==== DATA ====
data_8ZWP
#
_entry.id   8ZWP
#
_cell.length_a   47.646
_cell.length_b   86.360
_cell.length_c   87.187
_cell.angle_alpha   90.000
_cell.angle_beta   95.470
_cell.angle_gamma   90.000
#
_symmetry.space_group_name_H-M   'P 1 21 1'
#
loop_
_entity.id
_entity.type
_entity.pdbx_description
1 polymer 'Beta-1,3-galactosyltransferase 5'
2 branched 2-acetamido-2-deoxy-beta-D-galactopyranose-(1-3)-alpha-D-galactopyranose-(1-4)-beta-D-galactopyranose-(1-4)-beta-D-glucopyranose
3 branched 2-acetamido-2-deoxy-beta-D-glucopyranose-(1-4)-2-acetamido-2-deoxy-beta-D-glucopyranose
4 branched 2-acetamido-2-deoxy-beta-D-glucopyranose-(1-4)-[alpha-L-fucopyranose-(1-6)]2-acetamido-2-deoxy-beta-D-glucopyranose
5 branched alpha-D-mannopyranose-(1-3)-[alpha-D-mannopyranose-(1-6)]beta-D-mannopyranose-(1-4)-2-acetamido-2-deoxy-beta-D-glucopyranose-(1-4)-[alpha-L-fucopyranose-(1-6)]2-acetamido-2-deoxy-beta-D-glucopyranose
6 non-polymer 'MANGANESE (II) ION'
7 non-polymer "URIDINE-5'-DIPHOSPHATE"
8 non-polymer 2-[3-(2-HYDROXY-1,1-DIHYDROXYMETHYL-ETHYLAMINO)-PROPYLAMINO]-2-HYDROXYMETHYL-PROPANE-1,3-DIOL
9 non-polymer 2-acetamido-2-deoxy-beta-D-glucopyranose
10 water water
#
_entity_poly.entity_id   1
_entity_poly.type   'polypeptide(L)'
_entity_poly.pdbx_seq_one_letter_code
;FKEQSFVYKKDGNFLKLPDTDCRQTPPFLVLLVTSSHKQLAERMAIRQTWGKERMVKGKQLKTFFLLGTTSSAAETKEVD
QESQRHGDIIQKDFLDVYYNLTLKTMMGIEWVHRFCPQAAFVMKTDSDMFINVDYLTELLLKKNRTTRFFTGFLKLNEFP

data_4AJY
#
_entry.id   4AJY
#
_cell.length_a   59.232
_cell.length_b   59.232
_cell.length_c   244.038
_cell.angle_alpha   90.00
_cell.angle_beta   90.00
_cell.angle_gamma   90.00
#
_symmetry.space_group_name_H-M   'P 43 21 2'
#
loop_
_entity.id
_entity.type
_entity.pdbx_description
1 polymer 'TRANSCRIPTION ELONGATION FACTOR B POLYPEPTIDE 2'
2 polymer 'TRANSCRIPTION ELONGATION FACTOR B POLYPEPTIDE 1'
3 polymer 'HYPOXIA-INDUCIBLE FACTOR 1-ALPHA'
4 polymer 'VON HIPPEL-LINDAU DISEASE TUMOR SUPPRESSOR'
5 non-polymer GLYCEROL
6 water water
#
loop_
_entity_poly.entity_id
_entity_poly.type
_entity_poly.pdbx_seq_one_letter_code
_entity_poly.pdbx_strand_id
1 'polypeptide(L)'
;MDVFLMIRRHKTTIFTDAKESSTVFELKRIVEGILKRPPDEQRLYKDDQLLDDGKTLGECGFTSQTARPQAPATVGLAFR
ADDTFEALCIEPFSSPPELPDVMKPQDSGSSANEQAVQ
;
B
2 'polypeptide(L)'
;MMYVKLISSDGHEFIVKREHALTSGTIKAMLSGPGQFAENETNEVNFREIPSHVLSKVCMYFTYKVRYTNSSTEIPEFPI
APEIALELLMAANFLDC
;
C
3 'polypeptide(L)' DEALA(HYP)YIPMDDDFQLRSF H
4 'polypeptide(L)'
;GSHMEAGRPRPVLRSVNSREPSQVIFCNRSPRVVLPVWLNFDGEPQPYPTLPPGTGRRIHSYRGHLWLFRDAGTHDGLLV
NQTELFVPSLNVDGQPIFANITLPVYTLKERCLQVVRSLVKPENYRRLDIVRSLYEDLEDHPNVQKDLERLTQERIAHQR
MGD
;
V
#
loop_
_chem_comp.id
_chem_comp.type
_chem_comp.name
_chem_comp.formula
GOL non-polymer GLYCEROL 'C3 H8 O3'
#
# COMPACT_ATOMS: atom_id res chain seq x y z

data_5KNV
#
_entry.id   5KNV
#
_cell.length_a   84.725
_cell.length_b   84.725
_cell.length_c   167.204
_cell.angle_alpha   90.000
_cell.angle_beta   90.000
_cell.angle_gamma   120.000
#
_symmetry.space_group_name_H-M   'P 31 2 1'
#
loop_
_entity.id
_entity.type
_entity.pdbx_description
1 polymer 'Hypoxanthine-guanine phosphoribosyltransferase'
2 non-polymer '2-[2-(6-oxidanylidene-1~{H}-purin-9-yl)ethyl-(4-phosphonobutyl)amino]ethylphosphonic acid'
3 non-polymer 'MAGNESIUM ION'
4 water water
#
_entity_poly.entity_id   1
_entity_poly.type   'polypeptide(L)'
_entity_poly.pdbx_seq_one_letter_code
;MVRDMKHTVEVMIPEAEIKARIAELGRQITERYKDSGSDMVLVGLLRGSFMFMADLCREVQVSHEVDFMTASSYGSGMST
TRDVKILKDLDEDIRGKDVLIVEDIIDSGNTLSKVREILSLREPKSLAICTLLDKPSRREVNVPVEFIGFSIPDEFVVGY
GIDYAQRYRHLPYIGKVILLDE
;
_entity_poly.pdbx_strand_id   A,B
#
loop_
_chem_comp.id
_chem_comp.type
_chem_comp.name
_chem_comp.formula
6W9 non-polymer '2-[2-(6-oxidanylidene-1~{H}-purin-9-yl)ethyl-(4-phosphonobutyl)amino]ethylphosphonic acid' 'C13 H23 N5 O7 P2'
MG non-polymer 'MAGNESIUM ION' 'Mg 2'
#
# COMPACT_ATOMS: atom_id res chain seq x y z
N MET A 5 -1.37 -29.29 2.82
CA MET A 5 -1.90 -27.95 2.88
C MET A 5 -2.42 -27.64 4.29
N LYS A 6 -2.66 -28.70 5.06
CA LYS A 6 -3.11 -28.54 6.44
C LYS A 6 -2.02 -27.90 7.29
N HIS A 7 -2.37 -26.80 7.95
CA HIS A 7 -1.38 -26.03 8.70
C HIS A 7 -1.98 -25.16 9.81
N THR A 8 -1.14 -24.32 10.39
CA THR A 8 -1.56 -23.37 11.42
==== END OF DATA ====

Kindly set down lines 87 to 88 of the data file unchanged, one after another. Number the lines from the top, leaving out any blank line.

#
# COMPACT_ATOMS: atom_id res chain seq x y z